Today our ways separate. While our friends are heading back home with their rented motorhome, our thirst for adventure and travel drives us further west. Here it smells of seaweed and sea air and the light is incomparable. We head southwest and arrive at our first destination, Carnac, after about three hours of driving.
In principle, everyone knows the stones of Stonehenge. Less known, but no less impressive, are the stone lakes of Carnac. That there was a connection between the early people of Brittany and the British Isle becomes visible here at the latest.
For reasons that are still not fully understood, the prehistoric inhabitants of the area that today bears the name Morhiban placed granite stones of various sizes in rows, all pointing in one direction. These parallel "avenues" undoubtedly had a ritual background, what exactly this accumulation means will probably remain a mystery for some time.
We look at the stones and then continue with the motorhome to the Quiberon peninsula, which juts out into the Atlantic quite nearby. Quiberon is a lively little peninsula, which even now in the off-season has to cope with a lot of traffic. We wind our way through countless traffic circles to the tip of the peninsula, where there are several campsites to choose from.
Even though the island has a certain charm, we find it only partially suitable for RV travelers. We have our e-bikes with us and are thus quite mobile, but further distances are not manageable. We have stocked up wisely still in Saint Malo with everything necessary and can enjoy this evening a pan with crevettes and zucchinis.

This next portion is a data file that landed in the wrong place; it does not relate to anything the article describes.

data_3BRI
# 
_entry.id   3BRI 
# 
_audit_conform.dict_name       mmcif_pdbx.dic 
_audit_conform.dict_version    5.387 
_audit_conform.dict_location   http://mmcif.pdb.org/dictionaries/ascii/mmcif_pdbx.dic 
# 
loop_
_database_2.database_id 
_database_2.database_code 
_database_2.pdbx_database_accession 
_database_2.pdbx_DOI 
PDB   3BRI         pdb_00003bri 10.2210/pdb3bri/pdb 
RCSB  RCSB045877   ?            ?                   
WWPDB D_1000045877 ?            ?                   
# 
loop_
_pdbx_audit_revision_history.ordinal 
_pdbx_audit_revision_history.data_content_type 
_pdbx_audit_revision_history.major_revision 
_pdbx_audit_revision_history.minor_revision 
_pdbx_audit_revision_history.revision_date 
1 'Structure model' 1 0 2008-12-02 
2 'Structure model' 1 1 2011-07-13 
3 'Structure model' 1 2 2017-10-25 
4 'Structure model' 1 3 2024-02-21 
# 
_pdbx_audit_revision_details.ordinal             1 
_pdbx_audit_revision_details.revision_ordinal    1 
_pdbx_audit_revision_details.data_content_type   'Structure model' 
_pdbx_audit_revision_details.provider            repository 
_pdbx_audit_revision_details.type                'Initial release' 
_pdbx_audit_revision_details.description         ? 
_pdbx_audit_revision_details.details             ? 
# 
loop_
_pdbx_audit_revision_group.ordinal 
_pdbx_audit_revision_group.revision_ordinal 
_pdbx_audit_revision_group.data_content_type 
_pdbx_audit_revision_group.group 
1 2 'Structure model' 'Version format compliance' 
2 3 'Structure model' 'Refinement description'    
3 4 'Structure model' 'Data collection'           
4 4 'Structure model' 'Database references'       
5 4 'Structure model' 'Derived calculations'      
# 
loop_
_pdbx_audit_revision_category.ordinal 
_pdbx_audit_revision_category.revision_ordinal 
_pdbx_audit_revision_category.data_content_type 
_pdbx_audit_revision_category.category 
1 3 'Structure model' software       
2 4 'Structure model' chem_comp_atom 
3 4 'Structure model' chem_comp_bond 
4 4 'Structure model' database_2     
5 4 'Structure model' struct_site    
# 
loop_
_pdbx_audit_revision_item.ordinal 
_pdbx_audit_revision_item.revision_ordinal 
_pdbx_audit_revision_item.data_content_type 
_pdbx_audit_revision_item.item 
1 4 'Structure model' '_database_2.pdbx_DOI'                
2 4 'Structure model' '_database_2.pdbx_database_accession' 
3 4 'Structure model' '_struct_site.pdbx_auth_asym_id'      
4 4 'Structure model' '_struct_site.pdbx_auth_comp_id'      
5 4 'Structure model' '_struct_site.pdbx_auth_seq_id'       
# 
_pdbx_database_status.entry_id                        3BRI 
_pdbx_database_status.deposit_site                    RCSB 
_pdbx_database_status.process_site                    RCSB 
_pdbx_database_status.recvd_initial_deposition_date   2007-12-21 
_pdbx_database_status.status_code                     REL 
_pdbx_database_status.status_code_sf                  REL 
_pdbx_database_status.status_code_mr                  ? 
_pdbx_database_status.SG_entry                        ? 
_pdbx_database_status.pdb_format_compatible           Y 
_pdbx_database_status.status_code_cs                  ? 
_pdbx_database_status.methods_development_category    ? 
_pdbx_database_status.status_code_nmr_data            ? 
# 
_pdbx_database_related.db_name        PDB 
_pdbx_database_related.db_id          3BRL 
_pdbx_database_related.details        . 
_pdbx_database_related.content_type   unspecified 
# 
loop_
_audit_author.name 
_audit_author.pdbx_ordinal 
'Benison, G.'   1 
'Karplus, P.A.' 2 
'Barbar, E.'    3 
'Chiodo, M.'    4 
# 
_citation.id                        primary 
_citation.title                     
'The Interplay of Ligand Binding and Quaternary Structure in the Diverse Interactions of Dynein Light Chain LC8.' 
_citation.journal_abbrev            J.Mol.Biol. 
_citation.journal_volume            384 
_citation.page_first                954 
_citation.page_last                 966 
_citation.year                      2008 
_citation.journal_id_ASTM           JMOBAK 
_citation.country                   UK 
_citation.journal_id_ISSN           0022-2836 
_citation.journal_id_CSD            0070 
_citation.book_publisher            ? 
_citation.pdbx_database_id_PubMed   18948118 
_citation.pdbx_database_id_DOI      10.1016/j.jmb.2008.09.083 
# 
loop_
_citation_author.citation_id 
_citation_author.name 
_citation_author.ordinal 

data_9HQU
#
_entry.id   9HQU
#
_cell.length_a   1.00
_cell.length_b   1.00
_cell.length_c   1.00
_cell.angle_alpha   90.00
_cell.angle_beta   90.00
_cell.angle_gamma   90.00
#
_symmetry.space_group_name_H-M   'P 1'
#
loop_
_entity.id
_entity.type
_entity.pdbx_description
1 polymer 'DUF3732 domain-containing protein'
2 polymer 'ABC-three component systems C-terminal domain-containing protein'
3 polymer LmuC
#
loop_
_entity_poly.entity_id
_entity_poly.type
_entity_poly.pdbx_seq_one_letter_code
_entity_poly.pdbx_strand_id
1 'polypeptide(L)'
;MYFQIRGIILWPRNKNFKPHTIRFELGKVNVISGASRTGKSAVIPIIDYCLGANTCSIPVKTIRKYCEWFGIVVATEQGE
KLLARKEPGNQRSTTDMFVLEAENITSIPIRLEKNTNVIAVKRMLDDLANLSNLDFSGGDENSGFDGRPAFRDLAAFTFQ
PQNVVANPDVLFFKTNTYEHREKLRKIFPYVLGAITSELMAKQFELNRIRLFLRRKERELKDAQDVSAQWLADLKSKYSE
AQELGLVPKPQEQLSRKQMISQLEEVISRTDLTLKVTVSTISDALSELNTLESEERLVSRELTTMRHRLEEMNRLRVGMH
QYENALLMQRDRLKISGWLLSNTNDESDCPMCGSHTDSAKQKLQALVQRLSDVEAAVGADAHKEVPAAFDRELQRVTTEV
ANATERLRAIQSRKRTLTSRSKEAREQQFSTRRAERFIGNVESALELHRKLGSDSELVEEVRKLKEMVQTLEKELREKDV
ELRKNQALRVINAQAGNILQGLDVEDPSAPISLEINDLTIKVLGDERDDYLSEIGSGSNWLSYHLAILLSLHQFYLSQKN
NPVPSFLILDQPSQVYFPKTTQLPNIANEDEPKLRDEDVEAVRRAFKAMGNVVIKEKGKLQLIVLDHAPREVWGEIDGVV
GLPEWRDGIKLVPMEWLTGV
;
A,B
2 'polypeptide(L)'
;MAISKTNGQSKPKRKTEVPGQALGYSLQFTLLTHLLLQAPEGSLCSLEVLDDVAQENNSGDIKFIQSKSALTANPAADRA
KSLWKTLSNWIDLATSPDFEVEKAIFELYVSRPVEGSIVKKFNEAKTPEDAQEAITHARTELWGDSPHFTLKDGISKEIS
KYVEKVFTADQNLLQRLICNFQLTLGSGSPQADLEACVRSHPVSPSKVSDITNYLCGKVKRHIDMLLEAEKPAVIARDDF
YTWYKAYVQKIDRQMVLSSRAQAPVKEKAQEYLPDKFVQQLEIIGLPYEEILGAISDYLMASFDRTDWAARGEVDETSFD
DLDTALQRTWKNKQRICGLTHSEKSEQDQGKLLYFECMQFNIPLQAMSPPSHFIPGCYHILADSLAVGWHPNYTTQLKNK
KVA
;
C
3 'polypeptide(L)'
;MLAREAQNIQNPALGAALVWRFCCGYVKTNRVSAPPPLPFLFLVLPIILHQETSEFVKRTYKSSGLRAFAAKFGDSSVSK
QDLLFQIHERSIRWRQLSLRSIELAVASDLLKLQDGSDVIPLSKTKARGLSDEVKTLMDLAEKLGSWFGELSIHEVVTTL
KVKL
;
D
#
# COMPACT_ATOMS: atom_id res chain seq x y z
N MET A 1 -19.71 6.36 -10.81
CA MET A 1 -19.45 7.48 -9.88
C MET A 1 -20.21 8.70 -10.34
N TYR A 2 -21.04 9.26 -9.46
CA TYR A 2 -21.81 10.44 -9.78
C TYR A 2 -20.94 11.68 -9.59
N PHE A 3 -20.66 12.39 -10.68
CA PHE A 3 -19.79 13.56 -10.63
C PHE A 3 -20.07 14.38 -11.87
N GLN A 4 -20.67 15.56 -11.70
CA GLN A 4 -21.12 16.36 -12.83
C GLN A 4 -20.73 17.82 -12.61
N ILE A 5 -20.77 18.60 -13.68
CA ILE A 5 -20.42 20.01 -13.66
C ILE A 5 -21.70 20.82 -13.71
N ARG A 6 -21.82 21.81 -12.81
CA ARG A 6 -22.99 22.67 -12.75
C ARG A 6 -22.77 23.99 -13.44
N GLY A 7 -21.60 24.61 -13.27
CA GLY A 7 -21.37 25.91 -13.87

We decide that we don't like it here enough - the advantage of a motorhome is that it is ready to travel in exactly zero time. By now we've developed a routine about leaving, and while one of us takes care of disconnecting utilities, the other checks to make sure everything is safely stowed away. In fine weather we set off further south, the Île de Noirmoutier is our next destination.
It is located a little south of the Loire estuary at about the same height as Nantes. To reach it, we cross the Marais Breton, a landscape characterized by salt marshes and countless channels that, depending on the tides, are sometimes filled with water and sometimes completely dry. A unique bird life has been preserved here, which does not seem to be harmed by agricultural use. Where we like it, we stop for a short while and let the landscape take effect on us - food and safe accommodation included.
We arrive on the Île de Noirmoutier in bright sunshine. "I'd like to stay here for a while," says the motorhome driver, and the companion has no objection. We settle in at a campsite right by the sea, the beach is separated from the site only by a small wooden fence. We can hear the sea rushing, breathe in the spicy sea air and listen to the cries of the seagulls.
The main town of the island is 2 kilometers away, a distance that can be covered wonderfully by bike and shopping. The next two days will be spent relaxing and soaking up the sun.